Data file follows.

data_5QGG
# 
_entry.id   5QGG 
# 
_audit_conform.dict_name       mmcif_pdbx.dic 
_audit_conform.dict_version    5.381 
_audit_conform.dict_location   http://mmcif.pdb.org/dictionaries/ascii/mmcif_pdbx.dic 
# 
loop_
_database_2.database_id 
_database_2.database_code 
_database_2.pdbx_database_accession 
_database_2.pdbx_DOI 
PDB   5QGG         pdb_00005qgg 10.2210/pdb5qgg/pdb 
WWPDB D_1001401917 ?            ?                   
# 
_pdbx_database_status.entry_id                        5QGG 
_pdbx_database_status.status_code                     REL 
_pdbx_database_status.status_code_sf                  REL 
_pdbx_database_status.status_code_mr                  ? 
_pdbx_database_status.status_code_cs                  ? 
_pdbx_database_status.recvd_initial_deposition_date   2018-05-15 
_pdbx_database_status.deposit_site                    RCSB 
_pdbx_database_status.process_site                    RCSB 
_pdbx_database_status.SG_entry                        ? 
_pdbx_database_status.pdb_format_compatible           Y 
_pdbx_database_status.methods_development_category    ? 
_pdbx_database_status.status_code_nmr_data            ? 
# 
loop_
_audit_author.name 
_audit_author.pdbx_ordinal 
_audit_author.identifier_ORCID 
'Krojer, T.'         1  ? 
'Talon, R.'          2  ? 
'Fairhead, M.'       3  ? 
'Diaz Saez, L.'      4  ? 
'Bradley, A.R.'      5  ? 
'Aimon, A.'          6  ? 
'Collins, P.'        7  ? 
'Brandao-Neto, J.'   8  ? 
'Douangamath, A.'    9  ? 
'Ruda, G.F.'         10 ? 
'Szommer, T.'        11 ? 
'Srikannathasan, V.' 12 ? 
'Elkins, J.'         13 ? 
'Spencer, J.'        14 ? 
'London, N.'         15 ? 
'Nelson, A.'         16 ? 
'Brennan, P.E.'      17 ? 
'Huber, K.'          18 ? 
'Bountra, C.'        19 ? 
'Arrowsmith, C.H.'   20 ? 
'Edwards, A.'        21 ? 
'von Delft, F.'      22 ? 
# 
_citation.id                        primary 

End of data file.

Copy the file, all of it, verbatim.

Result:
data_5QGG
# 
_entry.id   5QGG 
# 
_audit_conform.dict_name       mmcif_pdbx.dic 
_audit_conform.dict_version    5.381 
_audit_conform.dict_location   http://mmcif.pdb.org/dictionaries/ascii/mmcif_pdbx.dic 
# 
loop_
_database_2.database_id 
_database_2.database_code 
_database_2.pdbx_database_accession 
_database_2.pdbx_DOI 
PDB   5QGG         pdb_00005qgg 10.2210/pdb5qgg/pdb 
WWPDB D_1001401917 ?            ?                   
# 
_pdbx_database_status.entry_id                        5QGG 
_pdbx_database_status.status_code                     REL 
_pdbx_database_status.status_code_sf                  REL 
_pdbx_database_status.status_code_mr                  ? 
_pdbx_database_status.status_code_cs                  ? 
_pdbx_database_status.recvd_initial_deposition_date   2018-05-15 
_pdbx_database_status.deposit_site                    RCSB 
_pdbx_database_status.process_site                    RCSB 
_pdbx_database_status.SG_entry                        ? 
_pdbx_database_status.pdb_format_compatible           Y 
_pdbx_database_status.methods_development_category    ? 
_pdbx_database_status.status_code_nmr_data            ? 
# 
loop_
_audit_author.name 
_audit_author.pdbx_ordinal 
_audit_author.identifier_ORCID 
'Krojer, T.'         1  ? 
'Talon, R.'          2  ? 
'Fairhead, M.'       3  ? 
'Diaz Saez, L.'      4  ? 
'Bradley, A.R.'      5  ? 
'Aimon, A.'          6  ? 
'Collins, P.'        7  ? 
'Brandao-Neto, J.'   8  ? 
'Douangamath, A.'    9  ? 
'Ruda, G.F.'         10 ? 
'Szommer, T.'        11 ? 
'Srikannathasan, V.' 12 ? 
'Elkins, J.'         13 ? 
'Spencer, J.'        14 ? 
'London, N.'         15 ? 
'Nelson, A.'         16 ? 
'Brennan, P.E.'      17 ? 
'Huber, K.'          18 ? 
'Bountra, C.'        19 ? 
'Arrowsmith, C.H.'   20 ? 
'Edwards, A.'        21 ? 
'von Delft, F.'      22 ? 
# 
_citation.id                        primary 